What happens when I don’t liquidate my offshore company?
International Business Corporations and offshore companies start and end every day. Registered legal persons separates the legal entity from the shareholders. The offshore has legal corporate personality. As such, only the company is responsible for its conduct and staff members and directors have a duty towards the company. There is discretionary jurisdiction to hold natural persons responsible for acts of the company by piercing the corporate veil. Case law and jurisprudence applicable to offshore financial centers and the companies incorporated offshore also allow the court to pierce the corporate veil.
The doctrine to pierce the corporate veil furthers the personal responsibility and liability of corporate staff members. Such acts are possible when the company is used as a façade or to conceal liability for impropriety. Even though a winding down procedure or liquidation ends the existence of the company, improper closure can lead to personal responsibility of the director or beneficial owner of the company.
Offshore companies often have foreign ownership. Their business activities may take place in several jurisdictions. When activities end, all the connections with service providers must be terminated too. This does not always happen when offshore companies are unofficially put asleep. Consequently, civil agreements continue for a company that officially does not exist anymore. In some legal systems this is an offense that triggers personal liability.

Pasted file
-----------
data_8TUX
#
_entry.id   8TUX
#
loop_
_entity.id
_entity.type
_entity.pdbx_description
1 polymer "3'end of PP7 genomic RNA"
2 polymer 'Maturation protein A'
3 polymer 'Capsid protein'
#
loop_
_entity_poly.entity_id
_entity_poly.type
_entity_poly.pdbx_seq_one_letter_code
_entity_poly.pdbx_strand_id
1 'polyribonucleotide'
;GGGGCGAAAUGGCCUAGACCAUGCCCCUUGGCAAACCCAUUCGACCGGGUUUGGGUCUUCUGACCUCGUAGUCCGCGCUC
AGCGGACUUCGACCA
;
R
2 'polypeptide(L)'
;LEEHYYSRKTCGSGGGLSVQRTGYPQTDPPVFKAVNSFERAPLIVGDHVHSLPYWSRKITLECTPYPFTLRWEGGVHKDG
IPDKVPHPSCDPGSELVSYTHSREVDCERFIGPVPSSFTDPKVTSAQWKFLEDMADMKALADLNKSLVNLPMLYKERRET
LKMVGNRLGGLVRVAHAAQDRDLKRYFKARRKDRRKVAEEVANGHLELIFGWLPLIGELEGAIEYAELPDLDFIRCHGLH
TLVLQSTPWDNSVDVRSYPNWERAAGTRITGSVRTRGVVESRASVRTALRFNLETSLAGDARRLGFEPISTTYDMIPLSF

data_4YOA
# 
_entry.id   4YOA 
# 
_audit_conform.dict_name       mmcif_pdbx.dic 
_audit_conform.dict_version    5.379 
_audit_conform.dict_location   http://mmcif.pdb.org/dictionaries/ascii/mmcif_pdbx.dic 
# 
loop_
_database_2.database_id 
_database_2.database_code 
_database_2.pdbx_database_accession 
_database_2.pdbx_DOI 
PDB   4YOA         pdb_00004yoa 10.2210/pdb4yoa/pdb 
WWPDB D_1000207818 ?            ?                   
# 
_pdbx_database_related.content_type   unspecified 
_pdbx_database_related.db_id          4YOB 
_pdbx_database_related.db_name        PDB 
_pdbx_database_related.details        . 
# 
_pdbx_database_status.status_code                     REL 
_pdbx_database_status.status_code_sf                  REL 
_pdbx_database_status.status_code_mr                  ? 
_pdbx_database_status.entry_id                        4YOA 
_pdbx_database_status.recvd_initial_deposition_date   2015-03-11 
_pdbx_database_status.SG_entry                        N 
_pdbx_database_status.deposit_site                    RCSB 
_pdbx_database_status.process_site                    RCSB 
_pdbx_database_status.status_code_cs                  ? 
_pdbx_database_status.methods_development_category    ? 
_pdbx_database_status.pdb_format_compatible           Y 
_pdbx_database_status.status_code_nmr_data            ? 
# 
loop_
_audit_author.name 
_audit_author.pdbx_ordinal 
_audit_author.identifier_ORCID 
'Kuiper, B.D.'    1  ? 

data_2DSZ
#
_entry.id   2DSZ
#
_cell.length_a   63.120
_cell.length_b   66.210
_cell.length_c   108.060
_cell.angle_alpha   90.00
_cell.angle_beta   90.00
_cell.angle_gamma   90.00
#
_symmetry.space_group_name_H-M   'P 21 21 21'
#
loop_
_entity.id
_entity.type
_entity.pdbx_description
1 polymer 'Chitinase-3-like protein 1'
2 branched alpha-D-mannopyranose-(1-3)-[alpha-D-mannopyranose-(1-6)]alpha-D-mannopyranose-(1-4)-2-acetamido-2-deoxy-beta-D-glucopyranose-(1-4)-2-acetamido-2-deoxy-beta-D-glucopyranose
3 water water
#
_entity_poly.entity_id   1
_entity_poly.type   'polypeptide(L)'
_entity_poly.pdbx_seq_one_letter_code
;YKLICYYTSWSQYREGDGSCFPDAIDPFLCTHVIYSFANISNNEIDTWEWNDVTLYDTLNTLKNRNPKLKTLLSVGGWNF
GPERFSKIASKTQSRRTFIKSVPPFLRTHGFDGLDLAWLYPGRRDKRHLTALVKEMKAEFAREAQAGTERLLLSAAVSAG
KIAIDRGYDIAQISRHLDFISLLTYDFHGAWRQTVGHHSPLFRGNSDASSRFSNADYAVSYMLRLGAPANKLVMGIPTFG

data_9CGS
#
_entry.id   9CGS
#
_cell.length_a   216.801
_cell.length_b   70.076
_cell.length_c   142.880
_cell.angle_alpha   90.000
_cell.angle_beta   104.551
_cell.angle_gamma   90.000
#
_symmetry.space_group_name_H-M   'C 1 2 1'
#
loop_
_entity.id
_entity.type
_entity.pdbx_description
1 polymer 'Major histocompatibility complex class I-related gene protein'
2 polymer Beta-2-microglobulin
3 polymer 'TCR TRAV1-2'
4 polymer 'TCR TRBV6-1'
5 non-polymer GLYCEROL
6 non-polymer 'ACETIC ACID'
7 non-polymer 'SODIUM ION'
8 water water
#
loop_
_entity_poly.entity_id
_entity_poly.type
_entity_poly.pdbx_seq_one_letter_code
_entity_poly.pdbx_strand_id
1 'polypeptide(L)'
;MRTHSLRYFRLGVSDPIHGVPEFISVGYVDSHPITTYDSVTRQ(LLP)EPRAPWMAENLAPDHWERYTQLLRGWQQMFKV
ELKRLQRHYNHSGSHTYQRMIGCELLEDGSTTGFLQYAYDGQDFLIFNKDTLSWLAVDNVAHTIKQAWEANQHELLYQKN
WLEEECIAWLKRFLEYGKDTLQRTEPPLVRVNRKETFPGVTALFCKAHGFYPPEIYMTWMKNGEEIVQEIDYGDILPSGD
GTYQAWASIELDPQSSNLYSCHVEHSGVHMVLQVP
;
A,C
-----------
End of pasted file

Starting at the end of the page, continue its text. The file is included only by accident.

International projects and short-term assignments delivered by consultants are often suitable for the use of offshore companies. At the end of the project, the assignment stops, and the special purpose vehicle may become obsolete. In such events, the closure or liquidation of the company does not necessarily have to be difficult and can often take place without the intervention of the courts. However, such a closure must follow the rules in order to be effective.